By David Baker
Time, it seems, is always on their side
Posted Tuesday, March 18, 2008
The judge's strange decision earlier this month to give the defendants more than twice the extra time they had asked for - over my written objection - to respond to my motion for summary judgment is not the first time he has gone out of his way to help them.
Back in 2006, the lawyers representing Samaritan Hospital and two doctors didn't want to add time; they were trying to reduce the number of days I would have to find a new lawyer. They knew finding alternative representation would not be easy and they were clearly hoping that I would not be able to do so and that I would be forced to drop the lawsuit.
But after my former attorney had asked the court to remove her from the case, two of the defendants' lawyers waited until the day after the deadline to send a letter to the judge asking that I get only 60 days rather than the 120 days my former attorney had requested I be given. Both letters should have been disregarded by the court, but instead the judge reduced the time to 90 days. Meanwhile, he refused to accept a reply to the motion from me because I had mistakenly not had it notarized.
Ninety days might sound like enough time to find a new lawyer. But doing soinvolves having the medical file reviewed by a doctor. And look how long it took for Kathleen Ryan, the hospital's lawyer to get a "final review," which she said was necessary before she could make any offer to settle. More than five months. I suspect it took so long because the first several experts she went to were unwilling to give her the report she wanted.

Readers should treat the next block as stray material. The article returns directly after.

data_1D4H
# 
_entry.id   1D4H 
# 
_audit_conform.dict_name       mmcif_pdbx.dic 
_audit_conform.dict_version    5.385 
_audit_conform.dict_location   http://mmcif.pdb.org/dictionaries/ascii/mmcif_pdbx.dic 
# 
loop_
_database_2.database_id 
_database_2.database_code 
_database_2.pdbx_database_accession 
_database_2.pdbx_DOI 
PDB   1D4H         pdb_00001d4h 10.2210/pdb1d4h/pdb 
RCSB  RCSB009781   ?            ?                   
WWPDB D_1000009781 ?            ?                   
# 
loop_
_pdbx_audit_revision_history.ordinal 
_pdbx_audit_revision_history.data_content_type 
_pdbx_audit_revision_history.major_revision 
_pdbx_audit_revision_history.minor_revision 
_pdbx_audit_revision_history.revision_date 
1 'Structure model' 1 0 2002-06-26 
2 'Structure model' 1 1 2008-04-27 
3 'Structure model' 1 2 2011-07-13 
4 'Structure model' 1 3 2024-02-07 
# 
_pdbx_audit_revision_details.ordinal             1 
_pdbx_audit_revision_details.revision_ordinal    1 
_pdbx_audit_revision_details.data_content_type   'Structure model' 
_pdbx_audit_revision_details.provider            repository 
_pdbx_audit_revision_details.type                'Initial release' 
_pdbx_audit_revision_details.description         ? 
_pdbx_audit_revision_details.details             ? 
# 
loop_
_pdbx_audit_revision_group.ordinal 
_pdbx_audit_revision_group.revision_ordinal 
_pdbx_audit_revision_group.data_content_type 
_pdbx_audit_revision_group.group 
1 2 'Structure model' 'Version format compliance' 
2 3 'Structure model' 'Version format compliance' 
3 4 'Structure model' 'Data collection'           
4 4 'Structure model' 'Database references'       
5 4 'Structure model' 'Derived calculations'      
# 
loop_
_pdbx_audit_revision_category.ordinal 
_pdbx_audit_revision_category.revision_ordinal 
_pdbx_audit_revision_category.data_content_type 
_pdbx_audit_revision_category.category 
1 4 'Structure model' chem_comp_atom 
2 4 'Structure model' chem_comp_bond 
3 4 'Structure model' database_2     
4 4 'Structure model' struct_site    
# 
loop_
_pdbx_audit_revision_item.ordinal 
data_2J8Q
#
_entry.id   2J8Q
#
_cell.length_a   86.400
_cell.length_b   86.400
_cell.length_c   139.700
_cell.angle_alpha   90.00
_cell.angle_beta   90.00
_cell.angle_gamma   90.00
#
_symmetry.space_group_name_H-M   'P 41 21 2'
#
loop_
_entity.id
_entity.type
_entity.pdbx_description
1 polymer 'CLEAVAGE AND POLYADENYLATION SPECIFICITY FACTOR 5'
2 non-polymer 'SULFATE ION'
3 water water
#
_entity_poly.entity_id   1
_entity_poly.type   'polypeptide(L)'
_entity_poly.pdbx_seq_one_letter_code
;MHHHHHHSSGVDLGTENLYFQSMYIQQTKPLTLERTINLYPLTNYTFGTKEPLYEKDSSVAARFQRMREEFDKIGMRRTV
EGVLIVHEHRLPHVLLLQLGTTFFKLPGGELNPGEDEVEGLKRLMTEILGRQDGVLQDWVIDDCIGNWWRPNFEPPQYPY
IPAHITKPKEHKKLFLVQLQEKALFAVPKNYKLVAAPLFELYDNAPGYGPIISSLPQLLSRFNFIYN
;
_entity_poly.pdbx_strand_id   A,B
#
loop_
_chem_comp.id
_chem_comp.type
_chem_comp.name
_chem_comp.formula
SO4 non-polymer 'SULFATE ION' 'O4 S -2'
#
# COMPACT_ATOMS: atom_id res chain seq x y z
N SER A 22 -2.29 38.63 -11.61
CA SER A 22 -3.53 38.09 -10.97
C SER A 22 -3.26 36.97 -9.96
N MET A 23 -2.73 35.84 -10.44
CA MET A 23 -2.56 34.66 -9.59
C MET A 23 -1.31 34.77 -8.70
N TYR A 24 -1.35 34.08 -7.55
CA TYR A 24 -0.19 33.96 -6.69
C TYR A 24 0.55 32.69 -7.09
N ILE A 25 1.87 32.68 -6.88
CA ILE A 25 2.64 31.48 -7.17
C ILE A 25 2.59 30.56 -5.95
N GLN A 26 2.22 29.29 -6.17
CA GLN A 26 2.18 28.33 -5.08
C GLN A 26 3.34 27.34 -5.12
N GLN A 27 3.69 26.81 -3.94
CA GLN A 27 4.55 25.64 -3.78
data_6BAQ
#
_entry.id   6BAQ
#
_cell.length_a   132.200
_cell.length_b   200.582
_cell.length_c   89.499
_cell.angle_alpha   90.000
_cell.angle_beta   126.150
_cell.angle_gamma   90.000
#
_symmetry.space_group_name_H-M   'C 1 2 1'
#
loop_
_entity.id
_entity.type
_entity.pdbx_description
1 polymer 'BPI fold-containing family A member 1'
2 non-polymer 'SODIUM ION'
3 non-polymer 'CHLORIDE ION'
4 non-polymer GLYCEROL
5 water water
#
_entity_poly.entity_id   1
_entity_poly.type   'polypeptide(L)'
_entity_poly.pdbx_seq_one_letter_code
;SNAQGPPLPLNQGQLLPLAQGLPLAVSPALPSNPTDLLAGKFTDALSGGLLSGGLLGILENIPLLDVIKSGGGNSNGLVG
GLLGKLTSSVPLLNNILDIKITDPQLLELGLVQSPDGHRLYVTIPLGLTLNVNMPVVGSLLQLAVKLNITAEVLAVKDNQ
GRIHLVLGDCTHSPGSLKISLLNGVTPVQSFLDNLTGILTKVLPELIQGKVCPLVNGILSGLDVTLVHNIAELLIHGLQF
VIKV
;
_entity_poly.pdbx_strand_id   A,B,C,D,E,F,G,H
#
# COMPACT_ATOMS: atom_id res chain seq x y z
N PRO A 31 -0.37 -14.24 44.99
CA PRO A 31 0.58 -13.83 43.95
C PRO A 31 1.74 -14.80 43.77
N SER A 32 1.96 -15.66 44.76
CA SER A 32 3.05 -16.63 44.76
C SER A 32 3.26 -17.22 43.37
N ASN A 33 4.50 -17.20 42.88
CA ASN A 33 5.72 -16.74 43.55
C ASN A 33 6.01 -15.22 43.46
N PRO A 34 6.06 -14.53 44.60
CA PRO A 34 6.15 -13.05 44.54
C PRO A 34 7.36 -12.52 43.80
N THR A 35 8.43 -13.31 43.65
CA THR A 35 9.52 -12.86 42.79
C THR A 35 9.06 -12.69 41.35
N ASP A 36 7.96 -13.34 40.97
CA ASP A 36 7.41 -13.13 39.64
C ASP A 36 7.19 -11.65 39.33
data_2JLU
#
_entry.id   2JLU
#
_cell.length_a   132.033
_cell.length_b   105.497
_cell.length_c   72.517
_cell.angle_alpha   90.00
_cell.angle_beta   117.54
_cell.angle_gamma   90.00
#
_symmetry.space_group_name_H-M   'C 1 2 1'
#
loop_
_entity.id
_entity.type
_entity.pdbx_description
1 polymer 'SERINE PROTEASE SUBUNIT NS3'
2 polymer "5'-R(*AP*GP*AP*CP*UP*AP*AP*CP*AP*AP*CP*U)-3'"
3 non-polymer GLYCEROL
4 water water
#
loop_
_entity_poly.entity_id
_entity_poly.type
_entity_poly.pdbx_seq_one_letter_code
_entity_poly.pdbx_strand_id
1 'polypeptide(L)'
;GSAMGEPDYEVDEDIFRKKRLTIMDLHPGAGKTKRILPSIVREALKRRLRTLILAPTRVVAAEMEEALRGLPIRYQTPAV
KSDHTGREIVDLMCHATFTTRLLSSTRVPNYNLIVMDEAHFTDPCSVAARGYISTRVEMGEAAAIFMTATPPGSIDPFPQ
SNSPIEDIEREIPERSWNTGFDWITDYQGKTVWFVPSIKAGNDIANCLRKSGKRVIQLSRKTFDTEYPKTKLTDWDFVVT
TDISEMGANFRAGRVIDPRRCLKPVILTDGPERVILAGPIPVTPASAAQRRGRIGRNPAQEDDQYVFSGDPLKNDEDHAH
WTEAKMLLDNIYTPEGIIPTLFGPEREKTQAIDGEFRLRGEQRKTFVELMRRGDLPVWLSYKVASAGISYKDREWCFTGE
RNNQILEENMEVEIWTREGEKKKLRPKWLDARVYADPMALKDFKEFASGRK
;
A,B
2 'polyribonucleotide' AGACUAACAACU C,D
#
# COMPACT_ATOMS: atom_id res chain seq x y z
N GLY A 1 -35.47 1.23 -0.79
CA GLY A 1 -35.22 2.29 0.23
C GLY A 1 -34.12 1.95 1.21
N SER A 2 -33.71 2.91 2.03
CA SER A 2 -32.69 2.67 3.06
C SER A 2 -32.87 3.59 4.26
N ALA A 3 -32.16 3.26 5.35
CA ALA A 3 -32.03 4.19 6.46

At the March 6 conference, she said she now had the report, and that it is "more favorably to the hospital and less favorably to (a doctor who is no longer a defendant)."
But she made two significant admissions in that statement. One, that avoidable damage was done. And two, that the hospital is responsible for some of it.
There is a rule that says that if any one defendant is found to be more then 50 responsible, that defendant can be liable for 100 percent of the damages. So she is now trying not to avoid her client's liability, but to limit it by blaming the 'empty chair'.
I don't believe it will work. The medical record shows the doctor anticipated that Lisa might become hypoglycemic that evening and gave instructions on how to treat it, instructions that the nurses did not follow.
The next step is for the defendants to serve responses to my motion, which, following the judge's strange decision, are not now due until the end of next month. That's nine weeks longer than the seven days I had to respond to the motions they served on me.
And I am still waiting for Ms. Ryan to acknowledge that she was wrong when she accused me in writing of failing to file a deposition transcript with the court.
Admitting mistakes is clearly not something she, or her clients are able to do.